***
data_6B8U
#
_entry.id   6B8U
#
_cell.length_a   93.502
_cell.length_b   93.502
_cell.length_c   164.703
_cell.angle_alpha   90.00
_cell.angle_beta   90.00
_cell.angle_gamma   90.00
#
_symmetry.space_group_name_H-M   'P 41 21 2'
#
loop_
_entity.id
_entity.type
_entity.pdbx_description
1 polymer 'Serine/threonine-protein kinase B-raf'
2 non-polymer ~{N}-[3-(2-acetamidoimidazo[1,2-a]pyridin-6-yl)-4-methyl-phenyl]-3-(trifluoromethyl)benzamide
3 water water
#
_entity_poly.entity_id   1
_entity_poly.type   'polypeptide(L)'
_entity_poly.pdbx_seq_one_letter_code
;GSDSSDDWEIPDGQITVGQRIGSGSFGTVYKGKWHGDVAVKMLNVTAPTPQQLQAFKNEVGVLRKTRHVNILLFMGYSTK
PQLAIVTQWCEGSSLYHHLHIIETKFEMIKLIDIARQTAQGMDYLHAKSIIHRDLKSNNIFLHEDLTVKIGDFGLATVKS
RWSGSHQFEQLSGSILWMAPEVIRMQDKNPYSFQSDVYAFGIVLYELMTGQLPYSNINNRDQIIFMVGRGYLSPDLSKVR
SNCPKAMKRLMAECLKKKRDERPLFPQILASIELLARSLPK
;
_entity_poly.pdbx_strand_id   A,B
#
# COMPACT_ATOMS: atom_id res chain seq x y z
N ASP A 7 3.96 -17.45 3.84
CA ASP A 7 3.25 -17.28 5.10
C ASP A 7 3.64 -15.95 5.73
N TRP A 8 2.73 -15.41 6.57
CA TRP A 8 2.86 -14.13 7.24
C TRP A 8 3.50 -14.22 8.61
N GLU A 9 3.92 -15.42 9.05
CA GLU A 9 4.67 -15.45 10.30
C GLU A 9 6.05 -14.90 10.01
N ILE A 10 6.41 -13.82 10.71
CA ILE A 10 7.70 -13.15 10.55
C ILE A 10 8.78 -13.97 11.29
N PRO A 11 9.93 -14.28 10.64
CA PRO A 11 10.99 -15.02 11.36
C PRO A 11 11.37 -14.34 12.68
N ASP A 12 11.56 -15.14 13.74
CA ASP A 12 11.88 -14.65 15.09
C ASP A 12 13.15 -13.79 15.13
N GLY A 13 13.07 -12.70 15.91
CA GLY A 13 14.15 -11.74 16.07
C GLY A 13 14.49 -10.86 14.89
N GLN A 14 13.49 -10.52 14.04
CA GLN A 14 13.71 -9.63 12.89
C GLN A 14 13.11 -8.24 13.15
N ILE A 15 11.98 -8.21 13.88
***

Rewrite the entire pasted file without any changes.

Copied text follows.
data_6B8U
#
_entry.id   6B8U
#
_cell.length_a   93.502
_cell.length_b   93.502
_cell.length_c   164.703
_cell.angle_alpha   90.00
_cell.angle_beta   90.00
_cell.angle_gamma   90.00
#
_symmetry.space_group_name_H-M   'P 41 21 2'
#
loop_
_entity.id
_entity.type
_entity.pdbx_description
1 polymer 'Serine/threonine-protein kinase B-raf'
2 non-polymer ~{N}-[3-(2-acetamidoimidazo[1,2-a]pyridin-6-yl)-4-methyl-phenyl]-3-(trifluoromethyl)benzamide
3 water water
#
_entity_poly.entity_id   1
_entity_poly.type   'polypeptide(L)'
_entity_poly.pdbx_seq_one_letter_code
;GSDSSDDWEIPDGQITVGQRIGSGSFGTVYKGKWHGDVAVKMLNVTAPTPQQLQAFKNEVGVLRKTRHVNILLFMGYSTK
PQLAIVTQWCEGSSLYHHLHIIETKFEMIKLIDIARQTAQGMDYLHAKSIIHRDLKSNNIFLHEDLTVKIGDFGLATVKS
RWSGSHQFEQLSGSILWMAPEVIRMQDKNPYSFQSDVYAFGIVLYELMTGQLPYSNINNRDQIIFMVGRGYLSPDLSKVR
SNCPKAMKRLMAECLKKKRDERPLFPQILASIELLARSLPK
;
_entity_poly.pdbx_strand_id   A,B
#
# COMPACT_ATOMS: atom_id res chain seq x y z
N ASP A 7 3.96 -17.45 3.84
CA ASP A 7 3.25 -17.28 5.10
C ASP A 7 3.64 -15.95 5.73
N TRP A 8 2.73 -15.41 6.57
CA TRP A 8 2.86 -14.13 7.24
C TRP A 8 3.50 -14.22 8.61
N GLU A 9 3.92 -15.42 9.05
CA GLU A 9 4.67 -15.45 10.30
C GLU A 9 6.05 -14.90 10.01
N ILE A 10 6.41 -13.82 10.71
CA ILE A 10 7.70 -13.15 10.55
C ILE A 10 8.78 -13.97 11.29
N PRO A 11 9.93 -14.28 10.64
CA PRO A 11 10.99 -15.02 11.36
C PRO A 11 11.37 -14.34 12.68
N ASP A 12 11.56 -15.14 13.74
CA ASP A 12 11.88 -14.65 15.09
C ASP A 12 13.15 -13.79 15.13
N GLY A 13 13.07 -12.70 15.91
CA GLY A 13 14.15 -11.74 16.07
C GLY A 13 14.49 -10.86 14.89
N GLN A 14 13.49 -10.52 14.04
CA GLN A 14 13.71 -9.63 12.89
C GLN A 14 13.11 -8.24 13.15
N ILE A 15 11.98 -8.21 13.88